Study: Retention rates dropping dramatically

The rates of retention, or “holding back” students, has dropped drastically since 1995, according to a new study from the American Educational Research Association. From 1995 to 2005, grade retention was at 3 percent but has dropped to just 1.5 percent between 2005 and 2010. Though the study reveals numbers it does not present a definitive answer as to “why” these retention numbers are dropping, and so significantly.

What makes the numbers even more interesting is the fact that since the early 1990s, the idea of “social promotion” (or allowing kids to go to the next grade even if they were not up to par academically) has been shunned among educators. As a result, retention should be going up, not down — but there are some realities that come into play that may not be evident in the cut-and-dry data of this report.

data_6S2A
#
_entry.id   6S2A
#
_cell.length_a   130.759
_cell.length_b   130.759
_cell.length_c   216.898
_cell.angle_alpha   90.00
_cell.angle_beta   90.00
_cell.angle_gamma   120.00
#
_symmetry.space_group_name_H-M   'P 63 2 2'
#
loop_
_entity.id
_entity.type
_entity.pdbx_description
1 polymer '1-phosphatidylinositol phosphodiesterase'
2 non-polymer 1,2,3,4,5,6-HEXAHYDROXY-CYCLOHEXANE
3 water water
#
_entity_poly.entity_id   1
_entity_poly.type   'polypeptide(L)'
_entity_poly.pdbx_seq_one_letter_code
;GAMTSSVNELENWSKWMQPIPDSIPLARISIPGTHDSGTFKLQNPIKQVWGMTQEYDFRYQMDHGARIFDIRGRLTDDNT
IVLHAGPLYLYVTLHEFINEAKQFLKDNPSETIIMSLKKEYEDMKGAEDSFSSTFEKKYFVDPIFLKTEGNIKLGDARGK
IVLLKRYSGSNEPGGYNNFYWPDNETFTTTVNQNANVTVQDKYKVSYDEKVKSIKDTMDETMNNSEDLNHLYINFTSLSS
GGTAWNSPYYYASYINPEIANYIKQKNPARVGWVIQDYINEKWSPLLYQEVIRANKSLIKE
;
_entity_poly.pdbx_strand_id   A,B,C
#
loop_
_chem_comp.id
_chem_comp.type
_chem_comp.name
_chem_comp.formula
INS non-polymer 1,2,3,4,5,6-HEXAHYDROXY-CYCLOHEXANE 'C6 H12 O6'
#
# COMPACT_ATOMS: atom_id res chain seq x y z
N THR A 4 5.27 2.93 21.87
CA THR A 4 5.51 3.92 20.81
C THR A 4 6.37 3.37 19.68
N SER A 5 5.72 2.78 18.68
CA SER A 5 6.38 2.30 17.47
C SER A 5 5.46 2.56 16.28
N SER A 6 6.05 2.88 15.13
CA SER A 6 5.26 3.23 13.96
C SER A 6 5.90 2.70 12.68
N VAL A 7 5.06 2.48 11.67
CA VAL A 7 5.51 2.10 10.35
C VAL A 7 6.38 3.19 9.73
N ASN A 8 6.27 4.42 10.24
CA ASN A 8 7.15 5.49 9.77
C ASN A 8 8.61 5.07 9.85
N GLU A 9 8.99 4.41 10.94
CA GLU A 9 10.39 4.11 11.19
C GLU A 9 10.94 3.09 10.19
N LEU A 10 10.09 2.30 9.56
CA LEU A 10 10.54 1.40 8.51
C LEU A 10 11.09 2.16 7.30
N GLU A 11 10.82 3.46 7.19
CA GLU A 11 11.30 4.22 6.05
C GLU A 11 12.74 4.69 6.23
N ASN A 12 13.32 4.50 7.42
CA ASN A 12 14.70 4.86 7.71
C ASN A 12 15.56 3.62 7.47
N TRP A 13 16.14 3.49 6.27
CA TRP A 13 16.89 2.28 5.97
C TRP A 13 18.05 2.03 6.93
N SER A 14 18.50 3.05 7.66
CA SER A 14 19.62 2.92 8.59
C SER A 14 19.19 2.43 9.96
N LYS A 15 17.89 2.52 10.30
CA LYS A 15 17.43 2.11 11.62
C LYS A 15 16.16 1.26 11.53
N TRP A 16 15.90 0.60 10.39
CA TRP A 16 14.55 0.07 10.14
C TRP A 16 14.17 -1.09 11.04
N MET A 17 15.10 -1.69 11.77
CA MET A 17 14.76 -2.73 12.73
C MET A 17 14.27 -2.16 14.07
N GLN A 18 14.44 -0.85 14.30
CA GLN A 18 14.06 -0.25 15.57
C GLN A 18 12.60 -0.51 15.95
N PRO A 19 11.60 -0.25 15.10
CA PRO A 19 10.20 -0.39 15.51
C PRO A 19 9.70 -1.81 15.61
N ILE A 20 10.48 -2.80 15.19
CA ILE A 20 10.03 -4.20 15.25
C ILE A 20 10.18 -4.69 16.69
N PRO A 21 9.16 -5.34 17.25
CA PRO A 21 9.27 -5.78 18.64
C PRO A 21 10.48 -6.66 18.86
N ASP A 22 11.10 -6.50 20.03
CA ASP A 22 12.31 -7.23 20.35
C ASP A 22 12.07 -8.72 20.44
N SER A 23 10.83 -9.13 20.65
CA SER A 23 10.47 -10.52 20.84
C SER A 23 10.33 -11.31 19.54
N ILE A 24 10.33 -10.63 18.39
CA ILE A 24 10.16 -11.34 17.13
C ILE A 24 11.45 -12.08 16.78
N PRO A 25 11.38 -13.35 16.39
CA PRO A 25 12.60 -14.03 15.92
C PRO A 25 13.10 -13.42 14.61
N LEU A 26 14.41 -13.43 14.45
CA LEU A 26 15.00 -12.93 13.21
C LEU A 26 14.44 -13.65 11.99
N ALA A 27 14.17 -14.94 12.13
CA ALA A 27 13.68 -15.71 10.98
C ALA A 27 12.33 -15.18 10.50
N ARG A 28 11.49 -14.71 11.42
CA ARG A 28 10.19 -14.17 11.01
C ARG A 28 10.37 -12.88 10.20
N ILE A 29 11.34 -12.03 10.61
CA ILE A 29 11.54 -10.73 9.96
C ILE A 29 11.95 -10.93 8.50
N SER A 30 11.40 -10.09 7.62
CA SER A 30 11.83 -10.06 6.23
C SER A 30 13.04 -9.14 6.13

For one thing, school districts that may have started to hold back more students in the early 1990s, for example, may have soon seen how expensive that tactic actually was and may have unofficially reversed those policies. Perhaps that’s a cynical look but as someone who has taught in a public school system with many at-risk students, I can see it happening.

There could also be a more positive reason why these numbers are dropping and it could relate to earlier detection of academic issues — and earlier confrontation of those problems. Instead of waiting until the end of the year to have a child repeat a grade, schools are targeting students during the year with customized learning plans and programs to meet their weaknesses in the moment.

The drop in retention rates is likely a combination of both things and likely a few others thrown in there. It will be interesting to see how these retention numbers fare in the coming years as Common Core and PARCC testing is implemented throughout the country.

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